[ RadSafe ] Airport X-Ray scanners

Cary Renquist cary.renquist at ezag.com
Thu Dec 2 09:01:30 CST 2010

I took a better look at the JH reports over the Thanksgiving Holiday:
No TLD or mammography film/chambers/etc in the Johns Hopkins study...
Only a large, 1800 cm^3, ion chamber and an Eberline (Bicron) micro-rem
meter were used in the study -- to me, these don't really seem
appropriate for properly characterizing 50 keVp x-rays (just gut feeling
-- I don't have much x-ray experience other some dosimetry labs years
It is not entirely clear whether they applied the appropriate correction
factor for the radiation being measured with respect to the 1800 cc ion
chamber -- they report the "exposure reading" for the device and have no
mention of the correction factor for 50 keV x-rays with 1.2 mm Al
filtration...  (this could result in an underestimation of ~25%)
I think that they just blindly took the readings from the HVL
measurements (where you really don't need the correction factor) and
used them for the effective dose.

Best regards,

Cary Renquist
cary.renquist at ezag.com

-----Original Message-----
From: radsafe-bounces at health.phys.iit.edu
[mailto:radsafe-bounces at health.phys.iit.edu] On Behalf Of ReuvenGmail
Sent: Thursday, 02 December 2010 02:59
To: radsafe at health.phys.iit.edu
Subject: [ RadSafe ] Airport X-Ray scanners

Hi Mr. Perle:

I posed a simple and srteightforword question: were TLD and / or film
radiation measurements made on those machines?

Your did not answer in the same way.

I will be surprised if ANYBODY, be it the manufacturer or an FDA
bothered to take
an ACR mammography phantom and a mammography film / cassette, or a set
TLDs to perform
initial, crude test for EVALUATIONS, are the scanners safe or do they
radiation risks to the public?

The RapiScan 1000 is manufactured in LA or San Diego. I presume that if
manufacturer had indeed used TLDs etc. - you would have known about it.

I have studied the first published "Assessment of the Rapiscan Secure
by Frank Cerra, July 21, 2006, and I can assure you that TLD / film were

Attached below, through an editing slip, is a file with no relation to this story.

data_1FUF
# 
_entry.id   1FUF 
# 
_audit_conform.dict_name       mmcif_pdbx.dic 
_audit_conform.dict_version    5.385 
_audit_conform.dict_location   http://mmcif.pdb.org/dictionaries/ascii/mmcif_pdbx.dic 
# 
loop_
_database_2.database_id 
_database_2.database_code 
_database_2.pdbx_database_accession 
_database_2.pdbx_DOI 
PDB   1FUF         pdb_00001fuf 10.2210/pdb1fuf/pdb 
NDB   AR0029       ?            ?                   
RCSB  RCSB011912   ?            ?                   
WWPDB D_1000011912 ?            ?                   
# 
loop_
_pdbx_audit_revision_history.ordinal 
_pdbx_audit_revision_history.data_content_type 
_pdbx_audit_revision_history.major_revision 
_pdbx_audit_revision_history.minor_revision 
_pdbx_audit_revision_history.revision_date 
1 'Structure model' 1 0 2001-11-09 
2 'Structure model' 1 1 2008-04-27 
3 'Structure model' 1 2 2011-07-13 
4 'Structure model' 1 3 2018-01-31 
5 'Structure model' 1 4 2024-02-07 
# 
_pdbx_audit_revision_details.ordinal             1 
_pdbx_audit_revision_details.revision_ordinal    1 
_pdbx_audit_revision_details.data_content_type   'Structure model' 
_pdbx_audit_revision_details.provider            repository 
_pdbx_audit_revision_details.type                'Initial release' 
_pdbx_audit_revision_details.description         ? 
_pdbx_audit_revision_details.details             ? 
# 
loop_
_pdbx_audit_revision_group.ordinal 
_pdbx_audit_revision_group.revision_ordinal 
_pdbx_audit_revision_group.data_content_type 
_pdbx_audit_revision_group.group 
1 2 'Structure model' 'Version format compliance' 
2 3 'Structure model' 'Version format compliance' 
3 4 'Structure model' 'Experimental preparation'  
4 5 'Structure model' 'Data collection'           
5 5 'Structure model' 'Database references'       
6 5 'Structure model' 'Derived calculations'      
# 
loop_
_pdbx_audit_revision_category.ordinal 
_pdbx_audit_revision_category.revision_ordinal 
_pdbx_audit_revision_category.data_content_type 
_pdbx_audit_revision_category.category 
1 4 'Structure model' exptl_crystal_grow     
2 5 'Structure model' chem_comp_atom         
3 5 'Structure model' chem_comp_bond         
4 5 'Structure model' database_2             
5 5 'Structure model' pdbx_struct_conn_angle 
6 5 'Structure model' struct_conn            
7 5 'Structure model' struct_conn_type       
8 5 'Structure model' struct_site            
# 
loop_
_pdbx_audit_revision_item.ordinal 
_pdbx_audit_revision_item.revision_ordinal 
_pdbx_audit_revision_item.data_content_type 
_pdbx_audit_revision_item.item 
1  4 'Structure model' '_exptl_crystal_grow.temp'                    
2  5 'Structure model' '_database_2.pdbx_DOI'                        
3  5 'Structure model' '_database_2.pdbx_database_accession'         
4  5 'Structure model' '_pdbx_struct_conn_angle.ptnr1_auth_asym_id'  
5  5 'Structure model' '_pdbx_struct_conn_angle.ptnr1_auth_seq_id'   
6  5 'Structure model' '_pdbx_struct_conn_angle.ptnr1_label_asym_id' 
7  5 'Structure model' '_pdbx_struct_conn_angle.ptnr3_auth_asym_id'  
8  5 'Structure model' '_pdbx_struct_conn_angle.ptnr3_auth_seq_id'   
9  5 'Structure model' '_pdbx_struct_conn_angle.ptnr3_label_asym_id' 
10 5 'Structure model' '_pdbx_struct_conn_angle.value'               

Mr. Cerra utilized a Monte Carlo software (PCXMC) which needs to be fed 
several parameters before it can run. These parameters were ESTIMATED by
Cerra without proving the validity of his assumptions / estimations. I
not checked the this software yet, but I suspect that like any other
Carlo software I know, it deals with STATIC source of radiation.

In the next few days I'm going to study the more recent Assessment from
Hopkins University, physics dept.  Knowing my physicists colleagues, I
be deeply surprised if the John Hopkins guys used an ACR mammography
with mammography cassette and / or TLD to
"Assess" the magnitude of radiation in these scanners!

Reading the RadSafe about these scanners conjures in my mind an Academic

Tea-Party version  chanting in a trans: "X-Ray Airport scanners are safe
GOOD for ya!"


Reuven Zach


Date: Tue, 30 Nov 2010 18:02:41 -0600
From: "Perle, Sandy" <SPerle at mirion.com>
Subject: Re: [ RadSafe ] TSA Scanner is Health Risk
To: "The International Radiation Protection (Health Physics) Mailing
List" <radsafe at health.phys.iit.edu>
Message-ID: <A9138597-C0A9-4A2A-9DB4-BA44CB996F86 at mirion.com>
Content-Type: text/plain; charset="us-ascii"

Hello Reuven,

I am confident that there is a lot of data regarding these units. The 
primary issue for someone other than the government or the manufacturer
monitor these units with TLD or other dosimeter is that the TSA must 
authorize the placing of these devices on a person entering the unit.
pilot unions wanted to test but at that point in time, the TSA would not

allow dosimeters be in the unit. If you've ever been through one, they
you take everything out of your pockets, including currency bills,
etc. A dosimeter is a no-no.

This list has provided links to studies and I have no quarrels with the
presented that demonstrates that the dose received by an individual is 
small. I traveled all day today and the airports I went through did not
these scanners. I would have gladly been scanned rather than the hand-on

body grope.


Sander C. Perle
Mirion Technologies
Dosimetry Services Division
2652 McGaw Avenue
Irvine, CA 92614

+1 (949) 296-2306 (Office)
+1 (949) 296-1144 (Fax)

Mirion Technologies: http://www.mirion.com/

On Nov 30, 2010, at 12:53 PM, ReuvenGmail wrote:

> Dear Mr. Perle,
> Do you happen to know if there are ANY measurements results
> using TLD monitors or film badge monitors to inform us with
> derived results about the radiation exposure / absorption levels of 
> airport
> x-ray scanners to passengers?
> In the absence of such rudimentary measurements, nobody in this forum
> the grounds to "approve" or "disprove" these machines.
> With the obvious track record of the FDA, I would caution, though, any
> passenger, to avoid ANY x-ray exposure!
> The scanners operate at 50 KvP (!)
> Here is an example of reincarnation: Xeromammography, that has been
> dead for the past 40 years, is gaining a tremendous and profitable 
> revival,
> in the transmogrifyed "X-Ray Back Scatter Scanner..."
> Regards,
> Reuven Zach
> Medical Radiation Physicist


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